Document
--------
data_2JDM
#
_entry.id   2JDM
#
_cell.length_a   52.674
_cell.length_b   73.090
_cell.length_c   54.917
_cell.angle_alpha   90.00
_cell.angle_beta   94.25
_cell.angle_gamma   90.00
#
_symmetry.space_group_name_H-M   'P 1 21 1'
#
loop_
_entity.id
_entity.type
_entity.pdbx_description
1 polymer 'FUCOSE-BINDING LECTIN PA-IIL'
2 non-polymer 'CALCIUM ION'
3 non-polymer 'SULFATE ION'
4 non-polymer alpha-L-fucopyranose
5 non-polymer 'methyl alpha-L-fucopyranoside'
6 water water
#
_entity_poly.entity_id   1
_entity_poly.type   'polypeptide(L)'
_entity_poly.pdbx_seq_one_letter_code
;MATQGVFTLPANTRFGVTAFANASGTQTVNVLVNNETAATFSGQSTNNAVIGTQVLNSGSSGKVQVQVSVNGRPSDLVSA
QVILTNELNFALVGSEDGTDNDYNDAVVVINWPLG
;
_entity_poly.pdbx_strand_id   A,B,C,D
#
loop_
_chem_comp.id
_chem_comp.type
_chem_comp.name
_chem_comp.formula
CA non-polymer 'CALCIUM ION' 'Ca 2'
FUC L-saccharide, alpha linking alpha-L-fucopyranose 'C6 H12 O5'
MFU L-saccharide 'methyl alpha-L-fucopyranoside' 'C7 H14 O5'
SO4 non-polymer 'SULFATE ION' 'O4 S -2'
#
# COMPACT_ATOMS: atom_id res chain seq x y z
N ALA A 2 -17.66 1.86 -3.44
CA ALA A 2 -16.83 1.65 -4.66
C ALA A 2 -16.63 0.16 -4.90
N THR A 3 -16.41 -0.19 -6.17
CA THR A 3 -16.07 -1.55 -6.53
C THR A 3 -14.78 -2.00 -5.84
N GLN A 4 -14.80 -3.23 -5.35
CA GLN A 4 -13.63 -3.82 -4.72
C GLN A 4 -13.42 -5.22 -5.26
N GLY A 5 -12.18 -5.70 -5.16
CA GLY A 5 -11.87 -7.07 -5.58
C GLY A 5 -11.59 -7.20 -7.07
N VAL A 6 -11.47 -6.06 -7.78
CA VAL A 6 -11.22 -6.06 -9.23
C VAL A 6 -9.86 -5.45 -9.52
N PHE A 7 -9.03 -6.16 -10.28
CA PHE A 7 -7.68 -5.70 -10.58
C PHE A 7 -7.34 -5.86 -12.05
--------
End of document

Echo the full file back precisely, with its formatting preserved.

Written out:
data_2JDM
#
_entry.id   2JDM
#
_cell.length_a   52.674
_cell.length_b   73.090
_cell.length_c   54.917
_cell.angle_alpha   90.00
_cell.angle_beta   94.25
_cell.angle_gamma   90.00
#
_symmetry.space_group_name_H-M   'P 1 21 1'
#
loop_
_entity.id
_entity.type
_entity.pdbx_description
1 polymer 'FUCOSE-BINDING LECTIN PA-IIL'
2 non-polymer 'CALCIUM ION'
3 non-polymer 'SULFATE ION'
4 non-polymer alpha-L-fucopyranose
5 non-polymer 'methyl alpha-L-fucopyranoside'
6 water water
#
_entity_poly.entity_id   1
_entity_poly.type   'polypeptide(L)'
_entity_poly.pdbx_seq_one_letter_code
;MATQGVFTLPANTRFGVTAFANASGTQTVNVLVNNETAATFSGQSTNNAVIGTQVLNSGSSGKVQVQVSVNGRPSDLVSA
QVILTNELNFALVGSEDGTDNDYNDAVVVINWPLG
;
_entity_poly.pdbx_strand_id   A,B,C,D
#
loop_
_chem_comp.id
_chem_comp.type
_chem_comp.name
_chem_comp.formula
CA non-polymer 'CALCIUM ION' 'Ca 2'
FUC L-saccharide, alpha linking alpha-L-fucopyranose 'C6 H12 O5'
MFU L-saccharide 'methyl alpha-L-fucopyranoside' 'C7 H14 O5'
SO4 non-polymer 'SULFATE ION' 'O4 S -2'
#
# COMPACT_ATOMS: atom_id res chain seq x y z
N ALA A 2 -17.66 1.86 -3.44
CA ALA A 2 -16.83 1.65 -4.66
C ALA A 2 -16.63 0.16 -4.90
N THR A 3 -16.41 -0.19 -6.17
CA THR A 3 -16.07 -1.55 -6.53
C THR A 3 -14.78 -2.00 -5.84
N GLN A 4 -14.80 -3.23 -5.35
CA GLN A 4 -13.63 -3.82 -4.72
C GLN A 4 -13.42 -5.22 -5.26
N GLY A 5 -12.18 -5.70 -5.16
CA GLY A 5 -11.87 -7.07 -5.58
C GLY A 5 -11.59 -7.20 -7.07
N VAL A 6 -11.47 -6.06 -7.78
CA VAL A 6 -11.22 -6.06 -9.23
C VAL A 6 -9.86 -5.45 -9.52
N PHE A 7 -9.03 -6.16 -10.28
CA PHE A 7 -7.68 -5.70 -10.58
C PHE A 7 -7.34 -5.86 -12.05